Neuropathy, distal hereditary motor, Jerash type

Overview

Type of disease: Rare conditions

Jerash type distal hereditary motor neuropathy is a genetic disorder that affects the muscles in the body. The symptoms of the disorder begin to appear around age 6-10 years old. The main symptom of this disorder is a weakening and slow wasting away of muscles. First, weakness occurs in the lower limbs and within a few years the upper limbs become affected. People affected with this disorder have difficulties in moving their arms and legs, walking, and preforming normal muscle movements.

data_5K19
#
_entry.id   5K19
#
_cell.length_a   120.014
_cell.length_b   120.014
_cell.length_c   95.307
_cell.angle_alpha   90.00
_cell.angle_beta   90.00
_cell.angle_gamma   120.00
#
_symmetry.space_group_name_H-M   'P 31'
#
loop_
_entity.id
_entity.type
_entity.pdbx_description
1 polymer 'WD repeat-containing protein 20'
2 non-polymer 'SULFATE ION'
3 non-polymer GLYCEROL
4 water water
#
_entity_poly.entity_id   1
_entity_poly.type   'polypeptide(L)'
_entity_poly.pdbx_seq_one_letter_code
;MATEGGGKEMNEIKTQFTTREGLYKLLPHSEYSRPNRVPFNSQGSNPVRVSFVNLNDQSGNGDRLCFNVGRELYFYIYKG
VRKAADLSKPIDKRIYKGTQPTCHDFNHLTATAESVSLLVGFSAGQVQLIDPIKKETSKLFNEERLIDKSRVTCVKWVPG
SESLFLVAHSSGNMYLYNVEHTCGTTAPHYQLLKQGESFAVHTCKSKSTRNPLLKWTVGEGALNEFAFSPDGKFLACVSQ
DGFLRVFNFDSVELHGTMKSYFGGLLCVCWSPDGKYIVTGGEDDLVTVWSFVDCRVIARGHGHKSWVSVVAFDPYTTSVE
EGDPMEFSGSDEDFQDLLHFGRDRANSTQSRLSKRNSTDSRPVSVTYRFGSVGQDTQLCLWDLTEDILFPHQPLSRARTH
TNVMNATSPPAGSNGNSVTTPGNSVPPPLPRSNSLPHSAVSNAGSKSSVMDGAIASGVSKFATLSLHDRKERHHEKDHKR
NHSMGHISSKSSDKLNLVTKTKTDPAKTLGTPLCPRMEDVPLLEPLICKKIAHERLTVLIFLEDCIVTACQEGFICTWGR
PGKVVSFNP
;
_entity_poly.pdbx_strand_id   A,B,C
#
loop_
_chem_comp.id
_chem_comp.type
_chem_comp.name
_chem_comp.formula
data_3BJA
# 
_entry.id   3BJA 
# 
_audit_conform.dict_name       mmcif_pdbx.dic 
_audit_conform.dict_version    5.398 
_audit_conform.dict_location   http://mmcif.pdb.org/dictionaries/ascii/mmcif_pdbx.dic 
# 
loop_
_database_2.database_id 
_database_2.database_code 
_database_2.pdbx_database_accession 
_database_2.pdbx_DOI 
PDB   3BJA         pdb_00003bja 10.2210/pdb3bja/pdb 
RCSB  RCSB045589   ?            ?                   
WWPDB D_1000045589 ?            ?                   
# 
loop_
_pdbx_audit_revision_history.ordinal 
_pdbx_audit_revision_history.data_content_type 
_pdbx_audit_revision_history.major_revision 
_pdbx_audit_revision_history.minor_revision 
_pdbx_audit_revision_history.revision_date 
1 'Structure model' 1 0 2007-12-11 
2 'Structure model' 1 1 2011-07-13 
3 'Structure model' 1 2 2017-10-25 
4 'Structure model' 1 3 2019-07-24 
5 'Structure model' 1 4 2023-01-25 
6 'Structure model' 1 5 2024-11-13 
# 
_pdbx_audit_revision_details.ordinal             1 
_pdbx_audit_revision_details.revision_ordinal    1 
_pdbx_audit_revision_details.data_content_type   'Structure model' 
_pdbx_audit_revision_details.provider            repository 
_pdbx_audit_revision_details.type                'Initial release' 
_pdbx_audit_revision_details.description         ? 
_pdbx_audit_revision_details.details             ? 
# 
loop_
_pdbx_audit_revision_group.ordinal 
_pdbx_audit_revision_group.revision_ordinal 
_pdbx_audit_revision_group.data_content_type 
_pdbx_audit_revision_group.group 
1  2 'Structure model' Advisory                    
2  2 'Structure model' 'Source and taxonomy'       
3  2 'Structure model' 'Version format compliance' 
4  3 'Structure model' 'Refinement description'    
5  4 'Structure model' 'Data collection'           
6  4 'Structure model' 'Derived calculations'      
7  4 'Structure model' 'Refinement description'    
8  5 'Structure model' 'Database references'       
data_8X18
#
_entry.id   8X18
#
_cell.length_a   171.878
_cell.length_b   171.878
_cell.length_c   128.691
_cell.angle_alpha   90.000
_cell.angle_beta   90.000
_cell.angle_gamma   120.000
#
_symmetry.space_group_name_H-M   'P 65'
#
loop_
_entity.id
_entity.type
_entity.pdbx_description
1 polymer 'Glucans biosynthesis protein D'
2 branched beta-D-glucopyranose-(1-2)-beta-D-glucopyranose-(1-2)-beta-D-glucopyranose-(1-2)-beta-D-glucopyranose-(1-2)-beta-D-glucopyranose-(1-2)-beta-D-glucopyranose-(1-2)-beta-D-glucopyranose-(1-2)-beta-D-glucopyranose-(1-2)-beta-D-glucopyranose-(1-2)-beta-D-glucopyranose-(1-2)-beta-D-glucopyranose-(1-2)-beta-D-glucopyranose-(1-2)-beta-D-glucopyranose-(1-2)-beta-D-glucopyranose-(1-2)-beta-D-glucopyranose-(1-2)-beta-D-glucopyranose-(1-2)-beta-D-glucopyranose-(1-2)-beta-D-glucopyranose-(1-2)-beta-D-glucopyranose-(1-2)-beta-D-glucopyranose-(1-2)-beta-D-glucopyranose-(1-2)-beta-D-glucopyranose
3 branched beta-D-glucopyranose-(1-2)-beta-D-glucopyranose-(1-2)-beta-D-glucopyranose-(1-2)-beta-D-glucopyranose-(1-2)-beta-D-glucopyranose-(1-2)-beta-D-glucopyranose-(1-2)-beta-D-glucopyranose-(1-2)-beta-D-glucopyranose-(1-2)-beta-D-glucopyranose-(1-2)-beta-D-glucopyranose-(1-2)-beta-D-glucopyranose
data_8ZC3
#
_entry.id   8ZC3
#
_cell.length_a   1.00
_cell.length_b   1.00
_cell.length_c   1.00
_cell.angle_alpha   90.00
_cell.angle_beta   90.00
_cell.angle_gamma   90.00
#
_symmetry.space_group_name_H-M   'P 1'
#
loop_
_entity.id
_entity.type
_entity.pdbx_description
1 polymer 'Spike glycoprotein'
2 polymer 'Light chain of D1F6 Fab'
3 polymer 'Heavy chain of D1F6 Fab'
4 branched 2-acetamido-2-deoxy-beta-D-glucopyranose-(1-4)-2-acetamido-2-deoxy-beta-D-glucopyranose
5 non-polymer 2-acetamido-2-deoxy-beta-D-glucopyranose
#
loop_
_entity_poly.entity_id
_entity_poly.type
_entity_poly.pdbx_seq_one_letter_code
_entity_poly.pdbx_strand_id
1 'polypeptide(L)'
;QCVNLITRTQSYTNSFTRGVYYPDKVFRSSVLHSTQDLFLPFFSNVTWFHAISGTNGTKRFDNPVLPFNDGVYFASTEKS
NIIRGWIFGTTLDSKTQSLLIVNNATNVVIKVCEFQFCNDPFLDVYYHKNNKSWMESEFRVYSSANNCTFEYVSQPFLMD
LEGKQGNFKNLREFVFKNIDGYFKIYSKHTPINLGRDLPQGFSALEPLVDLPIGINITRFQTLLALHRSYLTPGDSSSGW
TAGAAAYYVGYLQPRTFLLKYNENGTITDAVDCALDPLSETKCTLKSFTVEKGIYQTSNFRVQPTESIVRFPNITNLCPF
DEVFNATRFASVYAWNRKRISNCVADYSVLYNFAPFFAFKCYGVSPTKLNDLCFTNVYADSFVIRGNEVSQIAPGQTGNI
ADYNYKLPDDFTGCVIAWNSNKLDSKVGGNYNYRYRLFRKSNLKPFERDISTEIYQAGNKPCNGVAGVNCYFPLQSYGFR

This disorder is caused by a mutation in the SIGMAR1 gene. This gene is important for muscles to work and grow properly. The disorder is passed on in an autosomal recessive manner. This means that a person must have a mutation in both copies of their SIGMA1 gene in order to have the disorder. If both parents have only one mutation they are called carriers because they “carry” a mutated copy, these individuals usually do not show any symptoms. If two people are carriers, they have a 1 in 4 or 25% chance of having a child with this disorder.

Treatment varies based on a case-by-case basis. If you or a family member has been diagnosed with Jerash type distal hereditary motor neuropathy, talk with your doctor about the most current treatment options. Support groups are also good resources of support and information.

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